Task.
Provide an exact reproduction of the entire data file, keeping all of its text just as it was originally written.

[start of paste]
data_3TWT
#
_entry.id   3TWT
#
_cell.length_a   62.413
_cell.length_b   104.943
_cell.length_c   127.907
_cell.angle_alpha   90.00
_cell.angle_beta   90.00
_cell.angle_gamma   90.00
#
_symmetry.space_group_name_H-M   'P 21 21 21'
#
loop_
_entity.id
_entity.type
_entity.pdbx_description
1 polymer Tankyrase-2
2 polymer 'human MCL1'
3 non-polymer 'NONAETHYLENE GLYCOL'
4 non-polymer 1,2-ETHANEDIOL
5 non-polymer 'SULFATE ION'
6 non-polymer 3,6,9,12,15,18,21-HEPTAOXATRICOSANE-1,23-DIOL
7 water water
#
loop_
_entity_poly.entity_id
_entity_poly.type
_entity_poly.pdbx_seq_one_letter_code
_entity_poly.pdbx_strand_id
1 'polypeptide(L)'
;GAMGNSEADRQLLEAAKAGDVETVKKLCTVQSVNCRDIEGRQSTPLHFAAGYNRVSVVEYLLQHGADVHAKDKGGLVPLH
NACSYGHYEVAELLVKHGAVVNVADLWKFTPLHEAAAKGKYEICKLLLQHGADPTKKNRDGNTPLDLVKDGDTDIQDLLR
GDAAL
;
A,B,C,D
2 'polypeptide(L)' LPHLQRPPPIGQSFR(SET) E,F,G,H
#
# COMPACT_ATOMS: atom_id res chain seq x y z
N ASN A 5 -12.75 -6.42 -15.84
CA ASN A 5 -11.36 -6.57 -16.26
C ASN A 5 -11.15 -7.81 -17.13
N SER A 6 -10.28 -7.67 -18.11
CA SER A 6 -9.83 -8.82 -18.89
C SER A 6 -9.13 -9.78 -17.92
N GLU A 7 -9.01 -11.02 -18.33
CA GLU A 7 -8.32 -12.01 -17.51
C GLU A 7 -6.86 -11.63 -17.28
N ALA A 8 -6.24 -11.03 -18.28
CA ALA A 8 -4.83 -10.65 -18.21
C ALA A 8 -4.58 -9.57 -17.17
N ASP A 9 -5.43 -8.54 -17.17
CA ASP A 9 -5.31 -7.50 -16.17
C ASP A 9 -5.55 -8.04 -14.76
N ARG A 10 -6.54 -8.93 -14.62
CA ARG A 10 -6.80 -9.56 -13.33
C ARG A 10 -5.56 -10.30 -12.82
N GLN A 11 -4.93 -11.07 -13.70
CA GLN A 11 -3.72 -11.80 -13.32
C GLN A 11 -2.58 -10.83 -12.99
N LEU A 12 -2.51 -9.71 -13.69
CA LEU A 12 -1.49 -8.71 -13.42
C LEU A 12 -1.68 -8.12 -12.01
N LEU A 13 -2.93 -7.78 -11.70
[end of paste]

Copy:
data_3TWT
#
_entry.id   3TWT
#
_cell.length_a   62.413
_cell.length_b   104.943
_cell.length_c   127.907
_cell.angle_alpha   90.00
_cell.angle_beta   90.00
_cell.angle_gamma   90.00
#
_symmetry.space_group_name_H-M   'P 21 21 21'
#
loop_
_entity.id
_entity.type
_entity.pdbx_description
1 polymer Tankyrase-2
2 polymer 'human MCL1'
3 non-polymer 'NONAETHYLENE GLYCOL'
4 non-polymer 1,2-ETHANEDIOL
5 non-polymer 'SULFATE ION'
6 non-polymer 3,6,9,12,15,18,21-HEPTAOXATRICOSANE-1,23-DIOL
7 water water
#
loop_
_entity_poly.entity_id
_entity_poly.type
_entity_poly.pdbx_seq_one_letter_code
_entity_poly.pdbx_strand_id
1 'polypeptide(L)'
;GAMGNSEADRQLLEAAKAGDVETVKKLCTVQSVNCRDIEGRQSTPLHFAAGYNRVSVVEYLLQHGADVHAKDKGGLVPLH
NACSYGHYEVAELLVKHGAVVNVADLWKFTPLHEAAAKGKYEICKLLLQHGADPTKKNRDGNTPLDLVKDGDTDIQDLLR
GDAAL
;
A,B,C,D
2 'polypeptide(L)' LPHLQRPPPIGQSFR(SET) E,F,G,H
#
# COMPACT_ATOMS: atom_id res chain seq x y z
N ASN A 5 -12.75 -6.42 -15.84
CA ASN A 5 -11.36 -6.57 -16.26
C ASN A 5 -11.15 -7.81 -17.13
N SER A 6 -10.28 -7.67 -18.11
CA SER A 6 -9.83 -8.82 -18.89
C SER A 6 -9.13 -9.78 -17.92
N GLU A 7 -9.01 -11.02 -18.33
CA GLU A 7 -8.32 -12.01 -17.51
C GLU A 7 -6.86 -11.63 -17.28
N ALA A 8 -6.24 -11.03 -18.28
CA ALA A 8 -4.83 -10.65 -18.21
C ALA A 8 -4.58 -9.57 -17.17
N ASP A 9 -5.43 -8.54 -17.17
CA ASP A 9 -5.31 -7.50 -16.17
C ASP A 9 -5.55 -8.04 -14.76
N ARG A 10 -6.54 -8.93 -14.62
CA ARG A 10 -6.80 -9.56 -13.33
C ARG A 10 -5.56 -10.30 -12.82
N GLN A 11 -4.93 -11.07 -13.70
CA GLN A 11 -3.72 -11.80 -13.32
C GLN A 11 -2.58 -10.83 -12.99
N LEU A 12 -2.51 -9.71 -13.69
CA LEU A 12 -1.49 -8.71 -13.42
C LEU A 12 -1.68 -8.12 -12.01
N LEU A 13 -2.93 -7.78 -11.70